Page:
Gluten-free on the Trail

Gluten-free on the Trail

June 29, 2021 by Savannah Robar

Written by RMFI Program Manager, Lindsay Williams

Let's start with a bit of a backstory. I was 8 years old and in the third grade, I kept getting violently ill every two to three weeks. Terrible stomach aches, vomiting, dehydration, all that good stuff. I went through test after test to figure out what was going on and a few months into the process I had an endoscopy, a scope of my stomach and small intestine. In January of 2002 my mom got a call at work from my doctor telling her that I had Celiac Disease and to put me on a gluten free diet. Nowadays most people know what gluten free means but back then we had no clue what that was. After nights of research we learned that I could not digest wheat, rye, barley, and most oats and when I did my body would recognize this as a foreign invader and attack itself. It took us some time to nail down my new diet but once we did I started to become healthier and more lively like a regular kid. Now this is a lifelong genetic autoimmune disease that I can’t get rid of, there is no cure, the only thing that I can do is maintain a strict gluten free diet. 


For the longest time I avoided anything to do with the backcountry because of my diet. It was easy enough to pack a lunch for a day hike and carry that with me but it scared me to try and plan gluten free meals that were easy and light enough to take in the backcountry. It was a whole different fear to think about going out with others and worrying if they would cause some sort of cross contamination where I would end up getting sick. What would happen if I got sick, how would I get out, what is the closest hospital, how quickly could I get out. All of these fears prevented me from doing backcountry trips or from even applying for jobs with a lot of backcountry time.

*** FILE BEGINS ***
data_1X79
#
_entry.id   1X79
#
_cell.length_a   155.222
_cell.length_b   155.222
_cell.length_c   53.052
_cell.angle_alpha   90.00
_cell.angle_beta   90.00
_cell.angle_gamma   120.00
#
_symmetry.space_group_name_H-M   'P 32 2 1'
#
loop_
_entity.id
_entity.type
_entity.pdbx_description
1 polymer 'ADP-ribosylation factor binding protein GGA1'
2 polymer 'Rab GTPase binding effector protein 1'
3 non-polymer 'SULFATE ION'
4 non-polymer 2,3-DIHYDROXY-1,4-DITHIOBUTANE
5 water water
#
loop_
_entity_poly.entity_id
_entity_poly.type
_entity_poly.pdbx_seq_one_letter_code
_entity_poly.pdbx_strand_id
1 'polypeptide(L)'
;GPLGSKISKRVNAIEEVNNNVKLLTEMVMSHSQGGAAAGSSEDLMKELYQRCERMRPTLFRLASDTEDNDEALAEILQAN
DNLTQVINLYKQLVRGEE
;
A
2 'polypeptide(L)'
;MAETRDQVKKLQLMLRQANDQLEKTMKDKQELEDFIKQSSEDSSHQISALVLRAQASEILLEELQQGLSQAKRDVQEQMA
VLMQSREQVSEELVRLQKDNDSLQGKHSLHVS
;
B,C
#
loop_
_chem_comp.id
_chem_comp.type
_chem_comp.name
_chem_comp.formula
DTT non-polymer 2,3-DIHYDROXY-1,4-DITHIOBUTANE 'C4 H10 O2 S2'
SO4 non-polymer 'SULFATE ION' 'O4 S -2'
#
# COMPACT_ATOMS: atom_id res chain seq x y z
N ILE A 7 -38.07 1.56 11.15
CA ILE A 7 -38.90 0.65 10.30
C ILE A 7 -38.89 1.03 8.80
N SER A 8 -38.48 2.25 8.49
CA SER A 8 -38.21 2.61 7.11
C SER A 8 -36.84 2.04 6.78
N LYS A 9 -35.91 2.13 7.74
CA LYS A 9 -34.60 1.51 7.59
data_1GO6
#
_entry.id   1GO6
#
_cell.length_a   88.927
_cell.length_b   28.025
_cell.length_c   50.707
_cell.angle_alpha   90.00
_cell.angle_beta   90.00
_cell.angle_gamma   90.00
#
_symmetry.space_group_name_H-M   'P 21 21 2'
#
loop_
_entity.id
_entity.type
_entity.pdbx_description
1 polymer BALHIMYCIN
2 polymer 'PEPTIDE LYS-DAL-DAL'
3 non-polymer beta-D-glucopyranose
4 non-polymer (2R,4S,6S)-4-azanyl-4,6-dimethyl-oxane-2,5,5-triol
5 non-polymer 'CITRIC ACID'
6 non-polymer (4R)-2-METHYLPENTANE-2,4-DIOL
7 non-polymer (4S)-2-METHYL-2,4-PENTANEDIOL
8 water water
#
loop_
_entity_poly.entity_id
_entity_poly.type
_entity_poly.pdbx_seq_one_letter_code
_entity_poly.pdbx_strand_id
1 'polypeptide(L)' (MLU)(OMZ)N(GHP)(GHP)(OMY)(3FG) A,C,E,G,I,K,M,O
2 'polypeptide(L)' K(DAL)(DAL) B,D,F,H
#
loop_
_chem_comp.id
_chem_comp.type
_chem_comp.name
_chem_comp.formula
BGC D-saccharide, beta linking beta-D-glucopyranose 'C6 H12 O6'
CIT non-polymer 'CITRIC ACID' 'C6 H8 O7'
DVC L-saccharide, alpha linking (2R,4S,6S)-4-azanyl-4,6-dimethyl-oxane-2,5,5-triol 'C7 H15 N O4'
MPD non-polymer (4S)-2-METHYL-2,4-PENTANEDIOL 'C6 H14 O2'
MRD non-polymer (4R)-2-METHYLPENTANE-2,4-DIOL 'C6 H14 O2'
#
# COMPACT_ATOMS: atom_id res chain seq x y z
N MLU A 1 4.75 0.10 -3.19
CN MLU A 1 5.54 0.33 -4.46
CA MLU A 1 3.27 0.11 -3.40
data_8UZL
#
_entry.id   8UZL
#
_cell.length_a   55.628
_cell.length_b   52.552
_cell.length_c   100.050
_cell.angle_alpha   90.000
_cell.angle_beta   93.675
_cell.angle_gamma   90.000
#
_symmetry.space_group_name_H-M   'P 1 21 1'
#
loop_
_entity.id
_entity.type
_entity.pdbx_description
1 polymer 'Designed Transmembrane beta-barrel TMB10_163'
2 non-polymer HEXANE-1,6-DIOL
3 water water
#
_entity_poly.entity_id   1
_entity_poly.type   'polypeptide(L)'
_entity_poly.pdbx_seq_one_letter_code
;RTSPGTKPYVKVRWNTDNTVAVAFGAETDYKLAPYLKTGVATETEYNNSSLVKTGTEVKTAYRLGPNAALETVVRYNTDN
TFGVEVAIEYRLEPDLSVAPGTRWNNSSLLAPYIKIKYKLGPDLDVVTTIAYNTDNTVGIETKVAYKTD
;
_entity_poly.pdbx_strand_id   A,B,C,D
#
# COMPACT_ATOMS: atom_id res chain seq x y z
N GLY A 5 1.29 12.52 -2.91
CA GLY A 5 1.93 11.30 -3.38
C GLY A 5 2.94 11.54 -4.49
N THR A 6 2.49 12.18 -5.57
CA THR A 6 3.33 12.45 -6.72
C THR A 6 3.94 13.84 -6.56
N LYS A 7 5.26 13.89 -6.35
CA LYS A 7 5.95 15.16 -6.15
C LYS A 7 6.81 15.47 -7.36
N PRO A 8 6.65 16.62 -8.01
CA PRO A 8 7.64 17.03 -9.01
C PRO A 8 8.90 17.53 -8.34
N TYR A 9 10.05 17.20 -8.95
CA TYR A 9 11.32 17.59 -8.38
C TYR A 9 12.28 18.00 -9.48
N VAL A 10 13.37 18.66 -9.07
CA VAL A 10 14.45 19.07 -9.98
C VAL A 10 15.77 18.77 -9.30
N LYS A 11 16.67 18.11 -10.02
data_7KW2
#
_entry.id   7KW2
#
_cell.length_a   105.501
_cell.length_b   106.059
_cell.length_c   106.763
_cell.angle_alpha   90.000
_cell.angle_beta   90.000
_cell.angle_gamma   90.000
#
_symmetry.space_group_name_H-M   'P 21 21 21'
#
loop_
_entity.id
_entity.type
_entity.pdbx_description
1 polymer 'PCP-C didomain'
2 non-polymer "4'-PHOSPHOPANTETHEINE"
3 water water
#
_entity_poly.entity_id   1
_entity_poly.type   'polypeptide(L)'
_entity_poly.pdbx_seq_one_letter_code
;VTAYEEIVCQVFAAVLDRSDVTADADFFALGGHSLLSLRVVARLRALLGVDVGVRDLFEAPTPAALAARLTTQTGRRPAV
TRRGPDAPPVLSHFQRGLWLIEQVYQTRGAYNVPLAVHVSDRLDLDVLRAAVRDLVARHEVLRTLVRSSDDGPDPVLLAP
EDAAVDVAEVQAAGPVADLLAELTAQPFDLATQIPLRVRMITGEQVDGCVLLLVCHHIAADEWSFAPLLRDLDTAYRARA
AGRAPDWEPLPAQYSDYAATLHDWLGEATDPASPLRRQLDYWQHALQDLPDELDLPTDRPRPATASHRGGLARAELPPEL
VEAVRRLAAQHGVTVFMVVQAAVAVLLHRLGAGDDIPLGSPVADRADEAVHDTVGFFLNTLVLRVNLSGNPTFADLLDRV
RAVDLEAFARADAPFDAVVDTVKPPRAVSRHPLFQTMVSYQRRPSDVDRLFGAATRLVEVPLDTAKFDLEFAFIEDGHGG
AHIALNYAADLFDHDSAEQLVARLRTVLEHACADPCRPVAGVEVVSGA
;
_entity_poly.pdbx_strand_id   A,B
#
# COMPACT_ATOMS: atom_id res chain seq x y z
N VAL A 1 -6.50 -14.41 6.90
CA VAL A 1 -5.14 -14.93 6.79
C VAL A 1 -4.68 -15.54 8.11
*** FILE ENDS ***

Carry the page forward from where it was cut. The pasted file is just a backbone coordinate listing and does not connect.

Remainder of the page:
In 2018 I took a leap of faith and applied for a Field Instructor job with RMFI. In my job interview I made sure to ask about how my diet would work and if there would be any accommodations. I was assured it would be easy to work around my diet. So I took the job and pushed past the fear that had stopped me from pursuing other opportunities. The start of the season was easy in terms of my diet. We were doing frontcountry work so packing a few snacks and a lunch was like any other job I had. Grab a Larabar and some fruit snacks, make a sandwich and add some carrots to the side, fill up all of my water bottles and out the door I went. Easy peasy.